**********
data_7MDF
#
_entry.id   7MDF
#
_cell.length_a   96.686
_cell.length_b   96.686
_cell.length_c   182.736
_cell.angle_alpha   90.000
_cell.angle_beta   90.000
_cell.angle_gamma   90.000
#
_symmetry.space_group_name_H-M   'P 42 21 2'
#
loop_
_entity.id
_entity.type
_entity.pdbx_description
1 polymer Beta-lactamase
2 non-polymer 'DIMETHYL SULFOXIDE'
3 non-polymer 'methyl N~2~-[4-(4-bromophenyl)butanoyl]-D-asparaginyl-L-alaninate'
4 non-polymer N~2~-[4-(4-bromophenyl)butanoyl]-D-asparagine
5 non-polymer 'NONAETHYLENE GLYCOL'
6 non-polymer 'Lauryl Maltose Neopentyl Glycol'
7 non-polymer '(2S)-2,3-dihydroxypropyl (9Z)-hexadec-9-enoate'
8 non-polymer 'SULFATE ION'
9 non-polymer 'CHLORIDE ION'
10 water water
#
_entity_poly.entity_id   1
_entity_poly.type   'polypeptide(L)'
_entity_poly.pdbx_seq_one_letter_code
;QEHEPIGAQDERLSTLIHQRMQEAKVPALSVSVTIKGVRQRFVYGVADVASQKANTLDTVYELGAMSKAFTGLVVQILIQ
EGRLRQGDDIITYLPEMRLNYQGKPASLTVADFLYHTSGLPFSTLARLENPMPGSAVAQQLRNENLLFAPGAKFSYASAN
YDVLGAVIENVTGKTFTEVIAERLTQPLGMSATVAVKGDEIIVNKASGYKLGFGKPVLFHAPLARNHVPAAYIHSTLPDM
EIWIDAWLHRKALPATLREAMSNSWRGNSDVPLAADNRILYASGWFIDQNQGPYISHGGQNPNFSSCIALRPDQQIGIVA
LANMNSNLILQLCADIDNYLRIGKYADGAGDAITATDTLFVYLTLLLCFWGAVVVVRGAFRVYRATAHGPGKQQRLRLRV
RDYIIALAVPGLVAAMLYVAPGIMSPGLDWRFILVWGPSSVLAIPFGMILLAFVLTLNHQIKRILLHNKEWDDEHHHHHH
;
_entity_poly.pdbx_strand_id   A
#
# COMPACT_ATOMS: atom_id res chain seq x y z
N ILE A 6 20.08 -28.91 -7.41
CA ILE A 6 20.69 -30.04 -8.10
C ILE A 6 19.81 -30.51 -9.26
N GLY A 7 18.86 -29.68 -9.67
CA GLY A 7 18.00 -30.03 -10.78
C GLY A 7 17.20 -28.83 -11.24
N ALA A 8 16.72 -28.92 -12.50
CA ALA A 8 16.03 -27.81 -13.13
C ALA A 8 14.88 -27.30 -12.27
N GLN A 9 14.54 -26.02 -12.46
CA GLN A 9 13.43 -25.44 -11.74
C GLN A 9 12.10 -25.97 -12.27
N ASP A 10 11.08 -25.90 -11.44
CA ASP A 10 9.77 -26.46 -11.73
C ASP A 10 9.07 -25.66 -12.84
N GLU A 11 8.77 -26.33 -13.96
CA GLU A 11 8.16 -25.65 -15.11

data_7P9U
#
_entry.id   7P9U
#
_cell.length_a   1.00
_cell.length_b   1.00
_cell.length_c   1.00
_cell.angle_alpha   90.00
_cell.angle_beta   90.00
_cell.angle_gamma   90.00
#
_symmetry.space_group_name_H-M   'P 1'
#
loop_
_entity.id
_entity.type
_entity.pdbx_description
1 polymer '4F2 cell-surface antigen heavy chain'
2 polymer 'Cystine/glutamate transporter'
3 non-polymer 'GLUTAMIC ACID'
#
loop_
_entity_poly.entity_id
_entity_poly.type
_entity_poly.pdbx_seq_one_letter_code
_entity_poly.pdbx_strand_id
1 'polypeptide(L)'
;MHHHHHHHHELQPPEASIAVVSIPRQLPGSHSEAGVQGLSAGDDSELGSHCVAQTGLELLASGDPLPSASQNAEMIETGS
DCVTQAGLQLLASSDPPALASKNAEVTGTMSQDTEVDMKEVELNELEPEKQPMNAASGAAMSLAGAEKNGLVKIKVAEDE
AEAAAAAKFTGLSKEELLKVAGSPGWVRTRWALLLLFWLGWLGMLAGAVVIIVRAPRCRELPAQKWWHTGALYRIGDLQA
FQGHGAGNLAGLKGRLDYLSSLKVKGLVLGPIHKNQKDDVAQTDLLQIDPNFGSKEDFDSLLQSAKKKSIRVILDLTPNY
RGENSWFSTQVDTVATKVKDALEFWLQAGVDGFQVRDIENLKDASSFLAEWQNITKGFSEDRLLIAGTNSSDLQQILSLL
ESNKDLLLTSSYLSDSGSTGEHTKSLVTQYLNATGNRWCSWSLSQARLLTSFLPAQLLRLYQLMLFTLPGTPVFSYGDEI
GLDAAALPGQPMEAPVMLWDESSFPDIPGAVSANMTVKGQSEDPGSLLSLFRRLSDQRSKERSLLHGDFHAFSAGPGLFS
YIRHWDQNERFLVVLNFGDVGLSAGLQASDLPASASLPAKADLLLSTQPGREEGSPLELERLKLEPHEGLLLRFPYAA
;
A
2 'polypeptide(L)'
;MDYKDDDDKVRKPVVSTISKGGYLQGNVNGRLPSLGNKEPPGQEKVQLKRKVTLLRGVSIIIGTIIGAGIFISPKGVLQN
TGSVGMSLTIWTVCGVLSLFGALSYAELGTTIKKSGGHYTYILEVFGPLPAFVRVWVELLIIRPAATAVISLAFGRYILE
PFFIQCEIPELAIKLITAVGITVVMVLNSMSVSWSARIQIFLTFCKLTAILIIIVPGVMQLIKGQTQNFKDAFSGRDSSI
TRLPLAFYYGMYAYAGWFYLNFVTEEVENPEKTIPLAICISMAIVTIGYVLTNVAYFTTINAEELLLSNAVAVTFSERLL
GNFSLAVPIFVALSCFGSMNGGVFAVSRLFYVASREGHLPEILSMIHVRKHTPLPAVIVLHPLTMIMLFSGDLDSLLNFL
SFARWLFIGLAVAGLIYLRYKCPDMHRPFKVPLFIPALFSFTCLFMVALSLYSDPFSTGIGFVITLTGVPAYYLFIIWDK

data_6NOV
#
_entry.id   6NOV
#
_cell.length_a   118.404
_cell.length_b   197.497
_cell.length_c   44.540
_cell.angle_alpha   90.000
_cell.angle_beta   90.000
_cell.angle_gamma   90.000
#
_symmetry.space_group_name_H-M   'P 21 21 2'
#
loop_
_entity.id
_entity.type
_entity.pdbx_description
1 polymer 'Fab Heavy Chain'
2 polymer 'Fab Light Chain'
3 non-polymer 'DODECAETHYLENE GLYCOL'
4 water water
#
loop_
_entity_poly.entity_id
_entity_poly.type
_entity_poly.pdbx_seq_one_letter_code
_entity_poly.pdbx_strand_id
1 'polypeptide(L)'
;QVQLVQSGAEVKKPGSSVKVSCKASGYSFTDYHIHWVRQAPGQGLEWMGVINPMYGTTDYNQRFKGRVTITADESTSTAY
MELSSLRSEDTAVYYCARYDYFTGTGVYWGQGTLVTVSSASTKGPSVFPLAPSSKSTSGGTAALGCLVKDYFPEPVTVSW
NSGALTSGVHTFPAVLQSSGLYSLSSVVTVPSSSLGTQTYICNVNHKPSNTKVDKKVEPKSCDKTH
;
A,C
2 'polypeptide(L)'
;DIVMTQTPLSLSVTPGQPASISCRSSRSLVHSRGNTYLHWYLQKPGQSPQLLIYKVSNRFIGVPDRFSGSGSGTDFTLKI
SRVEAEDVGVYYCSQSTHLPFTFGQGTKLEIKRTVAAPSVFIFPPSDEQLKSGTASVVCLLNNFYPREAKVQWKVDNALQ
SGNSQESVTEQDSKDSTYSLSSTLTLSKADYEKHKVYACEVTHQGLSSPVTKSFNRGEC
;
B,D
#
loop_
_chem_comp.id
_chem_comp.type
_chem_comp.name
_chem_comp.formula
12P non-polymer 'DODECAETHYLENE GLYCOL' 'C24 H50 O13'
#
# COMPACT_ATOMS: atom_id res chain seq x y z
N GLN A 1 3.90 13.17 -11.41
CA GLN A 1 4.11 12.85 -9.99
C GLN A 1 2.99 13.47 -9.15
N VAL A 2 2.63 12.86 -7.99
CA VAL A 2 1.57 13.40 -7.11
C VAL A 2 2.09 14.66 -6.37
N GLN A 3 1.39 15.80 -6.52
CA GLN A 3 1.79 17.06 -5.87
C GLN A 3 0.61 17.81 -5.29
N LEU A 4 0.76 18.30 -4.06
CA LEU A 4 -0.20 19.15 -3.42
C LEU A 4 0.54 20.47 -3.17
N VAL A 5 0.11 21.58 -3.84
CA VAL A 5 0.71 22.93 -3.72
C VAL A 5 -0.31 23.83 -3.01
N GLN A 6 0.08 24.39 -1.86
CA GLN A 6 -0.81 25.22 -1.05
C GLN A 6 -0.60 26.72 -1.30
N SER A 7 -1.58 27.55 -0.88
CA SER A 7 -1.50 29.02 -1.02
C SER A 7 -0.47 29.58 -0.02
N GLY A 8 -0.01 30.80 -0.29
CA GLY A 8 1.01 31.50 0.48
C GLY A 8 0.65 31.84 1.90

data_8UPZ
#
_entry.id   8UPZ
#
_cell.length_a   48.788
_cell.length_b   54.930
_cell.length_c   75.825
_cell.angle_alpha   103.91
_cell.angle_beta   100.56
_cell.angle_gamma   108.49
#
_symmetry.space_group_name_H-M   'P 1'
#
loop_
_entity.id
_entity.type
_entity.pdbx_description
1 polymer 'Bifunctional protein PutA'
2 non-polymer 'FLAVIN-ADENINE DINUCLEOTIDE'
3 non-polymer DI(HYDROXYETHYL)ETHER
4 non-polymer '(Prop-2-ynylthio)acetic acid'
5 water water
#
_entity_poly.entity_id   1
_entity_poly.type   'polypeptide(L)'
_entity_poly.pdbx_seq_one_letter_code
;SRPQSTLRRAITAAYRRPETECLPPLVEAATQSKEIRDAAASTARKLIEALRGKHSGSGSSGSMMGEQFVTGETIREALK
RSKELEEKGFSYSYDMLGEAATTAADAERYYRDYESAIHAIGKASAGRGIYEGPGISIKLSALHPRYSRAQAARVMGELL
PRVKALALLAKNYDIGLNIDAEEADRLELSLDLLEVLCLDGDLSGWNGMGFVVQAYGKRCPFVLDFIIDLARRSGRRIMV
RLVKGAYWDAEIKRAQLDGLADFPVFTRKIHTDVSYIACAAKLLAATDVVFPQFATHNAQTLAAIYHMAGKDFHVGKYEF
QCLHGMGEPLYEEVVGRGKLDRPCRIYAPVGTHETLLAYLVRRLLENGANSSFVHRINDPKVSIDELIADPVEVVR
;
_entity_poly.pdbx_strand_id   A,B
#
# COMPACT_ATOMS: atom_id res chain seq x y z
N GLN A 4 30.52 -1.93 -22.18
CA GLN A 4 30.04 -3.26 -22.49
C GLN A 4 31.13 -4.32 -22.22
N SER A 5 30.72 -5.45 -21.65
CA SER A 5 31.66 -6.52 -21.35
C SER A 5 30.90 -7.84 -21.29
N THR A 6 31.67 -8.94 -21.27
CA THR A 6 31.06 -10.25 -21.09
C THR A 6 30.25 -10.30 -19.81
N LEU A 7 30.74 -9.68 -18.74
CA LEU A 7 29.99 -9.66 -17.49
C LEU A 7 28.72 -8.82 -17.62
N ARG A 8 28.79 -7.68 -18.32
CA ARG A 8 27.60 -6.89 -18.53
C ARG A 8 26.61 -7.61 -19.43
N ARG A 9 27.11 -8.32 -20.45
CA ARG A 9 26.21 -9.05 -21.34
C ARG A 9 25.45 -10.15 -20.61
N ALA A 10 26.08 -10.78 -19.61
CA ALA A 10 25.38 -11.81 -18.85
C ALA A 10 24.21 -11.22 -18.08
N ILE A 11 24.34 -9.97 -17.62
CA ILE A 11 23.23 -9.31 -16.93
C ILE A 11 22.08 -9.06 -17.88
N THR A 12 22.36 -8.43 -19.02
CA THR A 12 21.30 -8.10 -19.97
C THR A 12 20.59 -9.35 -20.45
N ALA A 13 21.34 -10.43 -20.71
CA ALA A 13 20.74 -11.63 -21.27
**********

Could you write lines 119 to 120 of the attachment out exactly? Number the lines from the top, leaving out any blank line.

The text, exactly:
_entity.pdbx_description
1 polymer 'Fab Heavy Chain'